2013 Ohio State Fair celebrates 50th anniversary of State Fair Choir
COLUMBUS — The 2013 butter display at the Ohio State Fair celebrates the 50th anniversary of the All-Ohio State Fair Youth Choir and pays tribute to its founder, Glenville D. Thomas.
One Ohio State Fair tradition salutes another as the iconic butter cow and calf share their new display case with a heroic butter bust of Thomas and 60 choir members, sculpted in butter to represent the thousands of youth who were members of the choir throughout the last five decades. The display also includes a piano and accompanist, all sculpted from butter.
The All-Ohio State Fair Youth Choir was founded in 1963 by Thomas, a music educator from Zanesville, Ohio, to give high school vocalists the opportunity to share a musical experience similar to that of the All-Ohio State Fair Band. Under the leadership of Thomas, the choir, which at one point boasted more than 300 memb
ers, served as an ambassador for the State of Ohio.
After performing for hundreds of thousands of Ohio State Fair visitors each summer, Thomas led the choir in annual European singing tours and many national parades. In 1975, the All-Ohio State Fair Youth choir marched in the Tournament of Roses Parade, making them the first known marching choir. The choir was asked to return in 1978, 1981, and 1988 for repeat performances.
The group was also the first-ever choir to sing in the Macy’s Thanksgiving Day Parade in 1975 which included a pre-show performance atop the World Trade Center. Thomas and the choir also performed at the New York World’s Fair, appeared on several national and local TV and radio programs, and sang for President Nixon at the White House.
Thomas’ passion for music coupled with his energetic personality made an impact on the lives he touched. He instilled confidence in the more than 8,000 students he directed, creating many lifelong friendships and memories among them.
Today, the choir consists of 200 youth from most of Ohio’s 88 counties and performs several times a day throughout the Ohio State Fair.
The display’s theme, which is always the best kept secret at the Ohio State Fair, was unveiled today at noon. The 2013 butter sculptures share the cooler with the life-size butter cow and calf. Historically, the cow looks the same from year to year, but the 2013 cow is milking this experience for all it’s worth.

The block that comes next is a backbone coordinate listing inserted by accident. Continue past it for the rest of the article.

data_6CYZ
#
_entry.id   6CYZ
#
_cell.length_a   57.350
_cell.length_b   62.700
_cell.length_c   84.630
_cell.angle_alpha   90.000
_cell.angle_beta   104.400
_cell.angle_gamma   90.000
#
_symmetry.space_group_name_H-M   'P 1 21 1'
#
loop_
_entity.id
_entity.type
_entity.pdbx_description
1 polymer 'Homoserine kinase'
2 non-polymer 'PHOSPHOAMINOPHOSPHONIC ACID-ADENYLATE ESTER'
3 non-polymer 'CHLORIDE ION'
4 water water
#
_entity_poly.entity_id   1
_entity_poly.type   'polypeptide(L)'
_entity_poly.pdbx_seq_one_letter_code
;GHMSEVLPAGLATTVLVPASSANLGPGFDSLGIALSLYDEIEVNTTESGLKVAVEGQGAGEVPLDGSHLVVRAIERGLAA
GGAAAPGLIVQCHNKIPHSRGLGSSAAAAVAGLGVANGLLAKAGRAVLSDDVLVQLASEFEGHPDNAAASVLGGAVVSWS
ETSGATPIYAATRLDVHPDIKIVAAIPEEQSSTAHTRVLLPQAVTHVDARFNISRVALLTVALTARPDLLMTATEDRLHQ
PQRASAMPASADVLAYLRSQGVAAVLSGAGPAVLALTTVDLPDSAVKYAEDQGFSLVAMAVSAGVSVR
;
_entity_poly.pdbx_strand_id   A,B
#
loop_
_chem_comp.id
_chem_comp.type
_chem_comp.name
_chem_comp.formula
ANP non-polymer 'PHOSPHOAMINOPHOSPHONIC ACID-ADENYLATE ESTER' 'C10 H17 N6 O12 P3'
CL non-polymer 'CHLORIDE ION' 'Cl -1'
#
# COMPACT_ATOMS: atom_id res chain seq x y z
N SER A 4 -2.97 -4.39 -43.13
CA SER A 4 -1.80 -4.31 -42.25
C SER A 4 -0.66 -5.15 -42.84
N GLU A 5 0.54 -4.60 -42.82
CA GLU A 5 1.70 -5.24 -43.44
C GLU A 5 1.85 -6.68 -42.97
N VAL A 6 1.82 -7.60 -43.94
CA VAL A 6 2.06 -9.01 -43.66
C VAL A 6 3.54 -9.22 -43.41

For the first time decades, she has moo-ved into a bigger and better home inside the Dairy Products Building. The new, energy-efficient cooler is 36 feet long by 11 feet wide, and also houses Ohio’s Blue Ribbon Cheeses from the Ohio State Fair cheese contest. The refrigerated display case is now located along the south side of the building, creating more space for fair visitors to move throughout the Dairy Products Building.
On behalf of Ohio’s dairy farmers, the American Dairy Association Mideast commissions a group of three Cincinnati-based technical sculptors engaged primarily in the toy industry to create the butter masterpiece. This year, the trio enlisted the help of three other artists, including a dairy farmer from Shelby County and two interns from Ohio State. Crafted from approximately 2,000 pounds of butter, donated in part by Dairy Farmers of America, the display was completed in 543 hours, which includes 378 hours of actual sculpting.
The sculptors began by building wooden and steel frames to support the weight of the butter. From 55-pound blocks, the butter is sliced into manageable loaves and is layered to cover the frames. After many hours of molding and smoothing the butter in a 46-degree cooler, each sculpture begins to take shape. Fine details are added last.
Each year, the American Dairy Association Mideast selects an icon or theme to feature in butter that is non-political, non-controversial and reflects optimism and broad audience-appeal. The butter display at the Ohio State Fair attracts more than 500,000 visitors each summer and has reflected positive ideals and cultural trends in Ohio for more than 50 years, with several exhibits gaining national media attention with themes that have universal appeal.
The butter display can be found in the newly updated Dairy Products Building at the Ohio Expo Center, home of the Ohio State Fair. The Dairy Products Building is open daily from 9:00 a.m. to 10:00 p.m. and offers a variety of Ohio-produced dairy foods including ice cream, traditional milkshakes, cheese sandwiches and milk.
The butter sculpture display and the Dairy Products Building are sponsored by the American Dairy Association Mideast, Ohio’s dairy-farmer funded marketing and promotion program.